Sitting next to Felicity Huffman, one immediately notices that she is even softer and prettier than she appears on ABC's Desperate Housewives, where she plays frazzled working mom Lynette. So it's all the more impressive that the Emmy winner convincingly and compellingly plays Bree, née Stanley, a pre-op transsexual who travels cross-country, with the son (Kevin Zegers) she never knew she fathered, in the acclaimed indie Transamerica (now playing in select cities).
While it may seem ironic or perhaps calculated that Huffman chose to play such an antithesis to the glam Housewives persona, the fact of the matter is that Transamerica came calling long before Wisteria Lane landed on the television landscape. "I hadn't even shot the pilot yet," the actress tells TVGuide.com. "We didn't even know if [Housewives] would have legs. It was just yet another pilot that I was running up the flagpole, probably to get shot down."
Not that different timing would have changed her strong reaction to the indie offer. "The script was out there and getting a lot of attention," she recalls. "My agent said, 'You've got to read it. You've got to read it.' And it was great." Huffman, however, was skeptical about her prospects. "I never got movie auditions, much less movie parts. [But] when [director] Duncan [Tucker] heard I was interested, he just said yes. Isn't that amazing?"
Yet not nearly as amazing as Huffman's transformation into the always-formidable role of a woman pretending to be a man pretending to be a woman. (Somewhere, Julie Andrews feels for her.) "I didn't know anything about the transgender community, so I did a lot of research," Huffman says. "I read every biography I could get my hands on, watched every documentary I could, looked through articles at the library and went to a couple of transgender conventions. I also worked with two women named Andrea James and Calpurnia Adams, who helped me with everything from going through the script to telling me their life stories."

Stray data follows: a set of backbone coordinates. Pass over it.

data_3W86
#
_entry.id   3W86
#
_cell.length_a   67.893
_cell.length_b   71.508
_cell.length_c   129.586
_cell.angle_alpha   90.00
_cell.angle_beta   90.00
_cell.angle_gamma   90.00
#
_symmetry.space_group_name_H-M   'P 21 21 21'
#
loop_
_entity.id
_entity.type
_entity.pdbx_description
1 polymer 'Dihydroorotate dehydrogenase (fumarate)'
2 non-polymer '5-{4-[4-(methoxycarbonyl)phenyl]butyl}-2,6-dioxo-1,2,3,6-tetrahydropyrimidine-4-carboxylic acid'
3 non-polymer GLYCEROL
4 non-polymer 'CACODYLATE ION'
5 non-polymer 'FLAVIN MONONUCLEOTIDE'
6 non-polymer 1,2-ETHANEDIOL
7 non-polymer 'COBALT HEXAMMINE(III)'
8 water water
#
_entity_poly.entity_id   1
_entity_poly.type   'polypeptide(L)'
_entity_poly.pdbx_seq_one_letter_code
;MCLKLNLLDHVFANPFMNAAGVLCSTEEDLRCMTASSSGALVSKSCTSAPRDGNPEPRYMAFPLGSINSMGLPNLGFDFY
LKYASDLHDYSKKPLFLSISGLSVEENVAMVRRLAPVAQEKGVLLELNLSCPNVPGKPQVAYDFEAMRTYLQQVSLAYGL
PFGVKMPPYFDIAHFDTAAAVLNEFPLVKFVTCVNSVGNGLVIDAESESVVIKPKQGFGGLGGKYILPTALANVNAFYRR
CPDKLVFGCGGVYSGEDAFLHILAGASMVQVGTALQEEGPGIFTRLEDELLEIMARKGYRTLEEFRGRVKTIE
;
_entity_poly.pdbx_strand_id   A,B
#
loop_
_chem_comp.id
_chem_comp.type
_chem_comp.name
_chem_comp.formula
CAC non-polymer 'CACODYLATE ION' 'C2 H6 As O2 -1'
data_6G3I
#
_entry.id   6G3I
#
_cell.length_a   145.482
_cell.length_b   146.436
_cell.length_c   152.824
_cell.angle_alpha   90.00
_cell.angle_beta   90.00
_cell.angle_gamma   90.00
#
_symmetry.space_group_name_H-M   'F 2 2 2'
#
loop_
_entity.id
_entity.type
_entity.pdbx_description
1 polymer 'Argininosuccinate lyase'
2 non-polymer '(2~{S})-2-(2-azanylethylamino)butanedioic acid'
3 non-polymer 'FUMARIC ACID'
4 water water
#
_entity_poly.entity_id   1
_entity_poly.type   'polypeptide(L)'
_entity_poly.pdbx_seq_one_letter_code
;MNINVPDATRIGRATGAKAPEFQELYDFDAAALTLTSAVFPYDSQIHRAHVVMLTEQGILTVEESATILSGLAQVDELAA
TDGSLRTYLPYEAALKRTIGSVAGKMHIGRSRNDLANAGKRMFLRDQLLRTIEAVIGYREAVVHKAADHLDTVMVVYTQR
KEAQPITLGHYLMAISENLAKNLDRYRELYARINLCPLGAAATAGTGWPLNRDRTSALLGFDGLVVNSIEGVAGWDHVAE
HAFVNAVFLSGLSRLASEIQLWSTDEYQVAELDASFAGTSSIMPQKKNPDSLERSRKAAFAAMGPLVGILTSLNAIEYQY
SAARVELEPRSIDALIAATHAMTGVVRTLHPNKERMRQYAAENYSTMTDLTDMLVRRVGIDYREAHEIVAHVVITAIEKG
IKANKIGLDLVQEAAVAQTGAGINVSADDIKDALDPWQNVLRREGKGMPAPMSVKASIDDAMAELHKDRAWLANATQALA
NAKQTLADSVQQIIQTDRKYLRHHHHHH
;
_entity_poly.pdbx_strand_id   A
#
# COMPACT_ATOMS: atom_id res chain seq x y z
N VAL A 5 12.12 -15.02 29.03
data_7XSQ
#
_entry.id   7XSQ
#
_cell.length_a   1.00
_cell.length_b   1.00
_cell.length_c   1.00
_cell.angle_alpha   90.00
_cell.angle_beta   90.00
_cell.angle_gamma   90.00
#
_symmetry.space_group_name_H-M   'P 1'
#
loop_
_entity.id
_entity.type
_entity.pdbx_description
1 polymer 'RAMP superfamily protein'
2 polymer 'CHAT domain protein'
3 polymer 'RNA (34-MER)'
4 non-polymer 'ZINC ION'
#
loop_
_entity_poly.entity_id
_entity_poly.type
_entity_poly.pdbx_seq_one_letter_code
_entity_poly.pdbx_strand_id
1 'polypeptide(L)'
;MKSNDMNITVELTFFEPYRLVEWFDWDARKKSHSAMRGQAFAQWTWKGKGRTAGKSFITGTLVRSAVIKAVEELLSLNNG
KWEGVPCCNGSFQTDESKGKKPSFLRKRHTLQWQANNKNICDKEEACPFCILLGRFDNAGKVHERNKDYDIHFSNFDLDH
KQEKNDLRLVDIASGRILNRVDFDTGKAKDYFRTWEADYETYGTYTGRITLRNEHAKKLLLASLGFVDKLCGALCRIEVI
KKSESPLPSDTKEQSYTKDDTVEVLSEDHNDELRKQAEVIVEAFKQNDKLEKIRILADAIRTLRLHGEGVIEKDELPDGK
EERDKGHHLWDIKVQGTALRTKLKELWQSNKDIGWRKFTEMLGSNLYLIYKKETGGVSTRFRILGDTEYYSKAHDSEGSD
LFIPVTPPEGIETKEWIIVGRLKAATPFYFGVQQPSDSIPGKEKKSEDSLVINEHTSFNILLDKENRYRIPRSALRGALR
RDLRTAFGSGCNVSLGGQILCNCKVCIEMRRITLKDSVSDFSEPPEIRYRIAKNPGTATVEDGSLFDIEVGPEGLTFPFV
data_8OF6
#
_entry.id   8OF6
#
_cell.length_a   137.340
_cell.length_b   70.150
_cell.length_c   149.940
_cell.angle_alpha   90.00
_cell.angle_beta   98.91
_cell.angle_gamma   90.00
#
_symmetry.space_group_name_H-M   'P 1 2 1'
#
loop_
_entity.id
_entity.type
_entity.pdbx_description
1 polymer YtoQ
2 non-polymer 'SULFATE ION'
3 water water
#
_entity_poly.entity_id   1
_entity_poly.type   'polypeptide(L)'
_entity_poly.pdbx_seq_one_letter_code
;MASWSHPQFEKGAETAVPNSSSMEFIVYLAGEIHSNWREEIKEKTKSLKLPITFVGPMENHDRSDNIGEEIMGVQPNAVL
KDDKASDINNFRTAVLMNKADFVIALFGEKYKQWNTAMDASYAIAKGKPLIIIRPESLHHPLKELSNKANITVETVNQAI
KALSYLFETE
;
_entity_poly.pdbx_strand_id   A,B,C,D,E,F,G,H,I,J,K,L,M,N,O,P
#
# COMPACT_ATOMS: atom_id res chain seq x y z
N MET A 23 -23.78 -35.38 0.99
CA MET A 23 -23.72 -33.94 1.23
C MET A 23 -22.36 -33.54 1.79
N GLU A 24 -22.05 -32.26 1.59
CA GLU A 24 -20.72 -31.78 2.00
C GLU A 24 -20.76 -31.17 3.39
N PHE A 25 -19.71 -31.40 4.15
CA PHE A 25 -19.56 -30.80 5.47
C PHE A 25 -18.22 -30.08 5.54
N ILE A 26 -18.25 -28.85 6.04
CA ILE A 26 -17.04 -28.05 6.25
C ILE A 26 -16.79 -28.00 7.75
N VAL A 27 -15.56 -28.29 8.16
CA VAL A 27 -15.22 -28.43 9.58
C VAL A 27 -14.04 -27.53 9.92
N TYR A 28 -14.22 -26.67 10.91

Knowing how to feel like a transwoman and accurately carrying oneself as a transwoman are two very different things, however. "The last thing that fell into place was the voice — not because I wanted to do it last, but because I couldn't figure out how to do it," Huffman confesses. "I don't have the chest capacity that you guys have, and I don't have the testosterone, so I can't get the right resonance."
But with the help of the right voice coach, "I lowered it about four octaves, while also making it sound like I was stretching for a feminine voice," she says. "What came out was a sort of lonely, affected voice." One that real-life husband (and Transamerica executive producer) William H. Macy, well, eventually had his fill of! "I'd call him every day [for advice] on how to act the scene and he actually got tired of [the voice]. He was like, 'You have to call me at the beginning or the end of the day, because I can't talk to Bree anymore!'"
Oh, yes, there was also the matter of Huffman's prosthetic penis, fittingly nicknamed "Andy" after a costume supervisor's real, um, "Richard" of an ex-boyfriend. "I pretty much wore it the whole time," she says, "except for a couple of times in Arizona when we were in the station wagon with no air-conditioning and it was too hot," as well as, of course, a post-op nude scene. "There was supposed to be a lot more bubbles in the bath, but because we were a little indie running a day late and a dollar short, we didn't have time to go out and get more. I was a little more exposed than I anticipated, but, you know... Oh, well!"
Huffman's fellow housewives called on baby-sitters and fended off early-am call times and illness to attend Transamerica's Los Angeles screening. "They've known about it since we started shooting Season 1 and have been really supportive," she notes. But as affecting, fearless and powerful as her performance, and Transamerica as a whole are, is America's moviegoing public prepared to embrace the story of a transsexual bonding with her oblivious son? "Are they ready for it? Yes, I think they are — if they could come to the theater."
And as for the Golden Globes and Oscar buzz swirling around her, Huffman admits, "I'm sort of gun-shy about [awards] because there is no way to control them. If people can just come see the movie, I think that's a win."